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Voices of non-violence

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Today, October 2nd, is the International Day of Non-Violence , a day that reminds us of the serious development challenge of interpersonal violence.
Violence is a multi-causal phenomenon.  Therefore, preventing violence requires a multi-sectoral approach. What does this concretely mean? It means that to prevent violence in a sustainable way, we need to address its multiple causes at the same time.  It also means to move away from a punitive perspective solely focused on the criminal justice system and acknowledge the shared responsibility for violence prevention and the need for different sectors and government agencies to contribute to solving the issue.

Over the last two decades, the World Bank has joined international efforts to create a coalition of like-minded development partners to prioritize violence prevention in the development agenda. Today, let’s hear from development practitioners from across the World Bank on their reflections of the critical role of violence prevention in ending extreme poverty and boosting shared prosperity toward the Sustainable Development Goals:


© Dani Ihtatho Flickr CC
© Dani Ihtatho Flickr CC

“Schools can be mirrors of their society, perpetuating engrained patterns of injustice and violence. But schools can also be transformative. Making education systems more inclusive, equitable and peaceful is a direct avenue to prevent violence and foster respect for diversity, a bridge across social divisions.”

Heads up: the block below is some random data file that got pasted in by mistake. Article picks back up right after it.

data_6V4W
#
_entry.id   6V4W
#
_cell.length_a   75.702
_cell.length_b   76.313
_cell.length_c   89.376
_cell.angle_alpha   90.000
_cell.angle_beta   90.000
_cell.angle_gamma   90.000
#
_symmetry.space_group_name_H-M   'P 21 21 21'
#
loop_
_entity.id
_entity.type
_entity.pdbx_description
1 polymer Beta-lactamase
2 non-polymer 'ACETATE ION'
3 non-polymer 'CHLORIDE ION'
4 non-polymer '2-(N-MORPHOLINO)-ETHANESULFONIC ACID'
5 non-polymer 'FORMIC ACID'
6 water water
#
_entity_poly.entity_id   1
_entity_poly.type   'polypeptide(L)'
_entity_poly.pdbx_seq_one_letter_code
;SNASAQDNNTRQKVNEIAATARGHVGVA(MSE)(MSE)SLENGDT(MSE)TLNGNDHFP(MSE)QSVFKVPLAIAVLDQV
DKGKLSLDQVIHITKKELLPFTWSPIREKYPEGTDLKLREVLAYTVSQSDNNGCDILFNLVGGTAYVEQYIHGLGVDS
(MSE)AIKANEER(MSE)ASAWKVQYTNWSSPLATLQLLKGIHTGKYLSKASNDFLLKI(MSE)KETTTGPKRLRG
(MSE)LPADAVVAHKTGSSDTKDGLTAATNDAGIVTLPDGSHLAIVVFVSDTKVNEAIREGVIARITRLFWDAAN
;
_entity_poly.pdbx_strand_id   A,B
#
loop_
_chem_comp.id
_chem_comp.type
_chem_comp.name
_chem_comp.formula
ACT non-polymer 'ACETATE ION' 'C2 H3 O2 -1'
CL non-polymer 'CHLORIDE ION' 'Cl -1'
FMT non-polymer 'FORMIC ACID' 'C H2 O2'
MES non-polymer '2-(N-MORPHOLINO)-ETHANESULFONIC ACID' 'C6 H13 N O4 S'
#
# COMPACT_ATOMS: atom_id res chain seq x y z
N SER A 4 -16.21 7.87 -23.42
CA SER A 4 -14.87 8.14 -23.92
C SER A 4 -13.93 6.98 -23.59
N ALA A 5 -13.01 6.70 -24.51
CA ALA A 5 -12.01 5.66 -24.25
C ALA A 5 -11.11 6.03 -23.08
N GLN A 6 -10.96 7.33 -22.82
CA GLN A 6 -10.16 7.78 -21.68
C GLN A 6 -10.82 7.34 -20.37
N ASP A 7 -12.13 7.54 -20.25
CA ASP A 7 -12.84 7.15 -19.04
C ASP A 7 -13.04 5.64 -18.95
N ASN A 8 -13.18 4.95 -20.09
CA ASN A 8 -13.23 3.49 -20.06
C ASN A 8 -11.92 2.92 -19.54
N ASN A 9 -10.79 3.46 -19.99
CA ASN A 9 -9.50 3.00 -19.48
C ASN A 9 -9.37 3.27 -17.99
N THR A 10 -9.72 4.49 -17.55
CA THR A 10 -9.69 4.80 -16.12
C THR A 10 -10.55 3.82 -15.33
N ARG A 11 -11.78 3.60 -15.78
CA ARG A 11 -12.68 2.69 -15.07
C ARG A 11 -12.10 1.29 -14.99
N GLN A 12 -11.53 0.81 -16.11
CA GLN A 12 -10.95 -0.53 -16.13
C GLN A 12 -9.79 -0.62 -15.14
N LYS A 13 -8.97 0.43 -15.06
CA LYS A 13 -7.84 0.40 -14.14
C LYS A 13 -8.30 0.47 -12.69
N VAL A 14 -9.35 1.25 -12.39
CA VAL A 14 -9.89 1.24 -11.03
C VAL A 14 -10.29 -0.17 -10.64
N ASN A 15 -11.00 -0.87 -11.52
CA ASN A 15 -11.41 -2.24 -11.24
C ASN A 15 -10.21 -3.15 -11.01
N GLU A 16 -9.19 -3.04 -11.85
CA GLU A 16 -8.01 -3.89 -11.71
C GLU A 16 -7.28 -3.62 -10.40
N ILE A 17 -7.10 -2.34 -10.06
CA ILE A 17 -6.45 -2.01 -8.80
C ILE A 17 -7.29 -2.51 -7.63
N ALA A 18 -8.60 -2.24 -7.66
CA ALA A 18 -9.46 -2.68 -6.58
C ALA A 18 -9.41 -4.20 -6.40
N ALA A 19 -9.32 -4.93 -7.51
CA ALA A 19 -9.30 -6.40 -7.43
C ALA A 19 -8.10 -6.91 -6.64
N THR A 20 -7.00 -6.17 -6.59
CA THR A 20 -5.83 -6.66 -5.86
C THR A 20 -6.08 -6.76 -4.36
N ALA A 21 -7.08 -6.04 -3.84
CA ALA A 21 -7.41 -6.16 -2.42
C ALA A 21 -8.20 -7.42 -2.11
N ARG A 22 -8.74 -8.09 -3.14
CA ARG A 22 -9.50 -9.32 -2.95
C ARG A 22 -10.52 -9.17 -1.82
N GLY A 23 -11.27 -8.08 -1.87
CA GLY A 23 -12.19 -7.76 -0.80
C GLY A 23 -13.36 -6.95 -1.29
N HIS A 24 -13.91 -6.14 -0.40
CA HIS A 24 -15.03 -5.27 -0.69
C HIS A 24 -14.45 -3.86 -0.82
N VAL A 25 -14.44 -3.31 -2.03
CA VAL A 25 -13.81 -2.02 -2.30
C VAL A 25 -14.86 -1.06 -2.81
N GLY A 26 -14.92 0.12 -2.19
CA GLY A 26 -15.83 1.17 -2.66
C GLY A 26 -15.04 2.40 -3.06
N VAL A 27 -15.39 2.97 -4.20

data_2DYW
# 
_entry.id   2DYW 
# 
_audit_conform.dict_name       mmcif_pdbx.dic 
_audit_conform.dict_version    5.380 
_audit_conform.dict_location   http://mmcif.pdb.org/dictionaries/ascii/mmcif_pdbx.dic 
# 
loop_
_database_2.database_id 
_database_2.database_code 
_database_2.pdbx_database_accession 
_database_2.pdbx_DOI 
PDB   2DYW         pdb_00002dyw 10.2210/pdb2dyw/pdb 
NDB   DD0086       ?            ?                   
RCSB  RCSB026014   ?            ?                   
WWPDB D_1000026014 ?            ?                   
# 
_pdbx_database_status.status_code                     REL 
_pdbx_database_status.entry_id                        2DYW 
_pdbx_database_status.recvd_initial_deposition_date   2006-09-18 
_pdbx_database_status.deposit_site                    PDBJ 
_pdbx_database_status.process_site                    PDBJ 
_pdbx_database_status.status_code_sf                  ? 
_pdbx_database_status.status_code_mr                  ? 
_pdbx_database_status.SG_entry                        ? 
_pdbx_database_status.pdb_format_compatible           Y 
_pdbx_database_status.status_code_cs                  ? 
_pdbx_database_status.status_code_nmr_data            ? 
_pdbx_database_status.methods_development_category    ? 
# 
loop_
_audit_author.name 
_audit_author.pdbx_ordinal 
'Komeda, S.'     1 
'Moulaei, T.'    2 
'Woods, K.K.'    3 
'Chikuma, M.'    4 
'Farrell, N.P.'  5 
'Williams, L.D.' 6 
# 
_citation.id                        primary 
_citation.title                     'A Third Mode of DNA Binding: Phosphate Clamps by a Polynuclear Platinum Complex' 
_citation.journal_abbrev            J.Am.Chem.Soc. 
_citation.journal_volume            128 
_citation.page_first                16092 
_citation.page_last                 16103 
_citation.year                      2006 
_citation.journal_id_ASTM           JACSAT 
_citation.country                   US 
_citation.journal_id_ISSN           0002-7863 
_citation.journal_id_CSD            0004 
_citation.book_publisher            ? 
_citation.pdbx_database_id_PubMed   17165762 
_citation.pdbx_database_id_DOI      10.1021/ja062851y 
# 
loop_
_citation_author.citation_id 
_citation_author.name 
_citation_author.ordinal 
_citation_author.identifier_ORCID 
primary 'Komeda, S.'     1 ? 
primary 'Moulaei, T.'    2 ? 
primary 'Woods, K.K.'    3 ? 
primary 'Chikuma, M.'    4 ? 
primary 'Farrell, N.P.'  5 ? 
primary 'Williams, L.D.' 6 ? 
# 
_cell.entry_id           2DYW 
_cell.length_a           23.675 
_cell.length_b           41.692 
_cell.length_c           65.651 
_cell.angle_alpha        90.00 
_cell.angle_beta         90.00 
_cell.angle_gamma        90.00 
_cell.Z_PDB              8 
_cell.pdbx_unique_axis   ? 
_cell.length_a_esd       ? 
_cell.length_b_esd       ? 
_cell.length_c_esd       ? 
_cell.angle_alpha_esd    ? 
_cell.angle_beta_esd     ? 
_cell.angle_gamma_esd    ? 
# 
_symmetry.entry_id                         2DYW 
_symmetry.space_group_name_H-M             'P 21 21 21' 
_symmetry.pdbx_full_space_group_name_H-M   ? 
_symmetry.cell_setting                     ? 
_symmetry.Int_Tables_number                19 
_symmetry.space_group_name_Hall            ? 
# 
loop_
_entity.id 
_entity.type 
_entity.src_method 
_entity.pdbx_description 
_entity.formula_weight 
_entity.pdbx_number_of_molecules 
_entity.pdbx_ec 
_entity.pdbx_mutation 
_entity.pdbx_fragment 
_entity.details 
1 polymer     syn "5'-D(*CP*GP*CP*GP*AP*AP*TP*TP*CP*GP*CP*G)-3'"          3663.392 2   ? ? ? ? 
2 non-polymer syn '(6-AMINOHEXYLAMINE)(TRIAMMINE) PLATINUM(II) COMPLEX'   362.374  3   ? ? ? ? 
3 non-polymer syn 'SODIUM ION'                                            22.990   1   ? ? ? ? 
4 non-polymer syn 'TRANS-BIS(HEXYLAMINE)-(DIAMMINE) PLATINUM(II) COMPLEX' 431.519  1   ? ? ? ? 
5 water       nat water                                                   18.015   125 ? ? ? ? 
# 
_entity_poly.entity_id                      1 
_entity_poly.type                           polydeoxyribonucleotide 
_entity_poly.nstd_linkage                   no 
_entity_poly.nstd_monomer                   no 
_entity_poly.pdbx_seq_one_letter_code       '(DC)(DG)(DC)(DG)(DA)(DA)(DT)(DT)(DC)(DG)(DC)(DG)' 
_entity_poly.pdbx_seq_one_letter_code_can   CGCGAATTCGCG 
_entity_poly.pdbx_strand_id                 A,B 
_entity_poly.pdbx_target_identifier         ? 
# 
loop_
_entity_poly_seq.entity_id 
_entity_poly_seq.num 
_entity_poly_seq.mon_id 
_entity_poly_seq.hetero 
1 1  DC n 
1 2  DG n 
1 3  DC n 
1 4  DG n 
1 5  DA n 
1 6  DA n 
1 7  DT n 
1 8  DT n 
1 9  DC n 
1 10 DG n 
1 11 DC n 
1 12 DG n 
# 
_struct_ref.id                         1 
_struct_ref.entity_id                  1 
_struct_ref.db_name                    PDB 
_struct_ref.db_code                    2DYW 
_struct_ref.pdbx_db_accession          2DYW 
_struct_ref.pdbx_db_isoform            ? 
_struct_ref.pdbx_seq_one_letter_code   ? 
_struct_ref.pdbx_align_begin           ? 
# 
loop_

– Luis Benveniste, Director, Education Global Practice, World Bank

Urban Development
© EUECHOA. Aragón 2016 Flickr CC
© EUECHOA. Aragón 2016 Flickr CC

“In an increasingly urbanized and unequal world, the question of interpersonal violence prevention becomes central to any development efforts. Fifteen years ago, the [World] Bank pioneered in mainstreaming violence prevention in urban development/slum upgrading operations in Honduras, Jamaica, and Brazil. By combining situational prevention, using methodologies such as Crime Prevention Through Environmental Design (CPTED), with social interventions focused on enhancing social capital, we have created positive synergies and enhanced the effectiveness and sustainability of the projects we supported. With these examples in mind, we now need to take a step further and multiply these good practices whenever we work in cities who suffer from high rates of violence and crime. Let’s work together to ensure we address the most pressing and relevant issues that affect the daily life of so many citizens in our client countries.”
– Bernice Van Bronkhorst, Practice Manager, Social, Urban, Rural and Resilience Global Practice, World Bank

© Eric Kanalstein UNAMA Flickr CC
© Eric Kanalstein UNAMA Flickr CC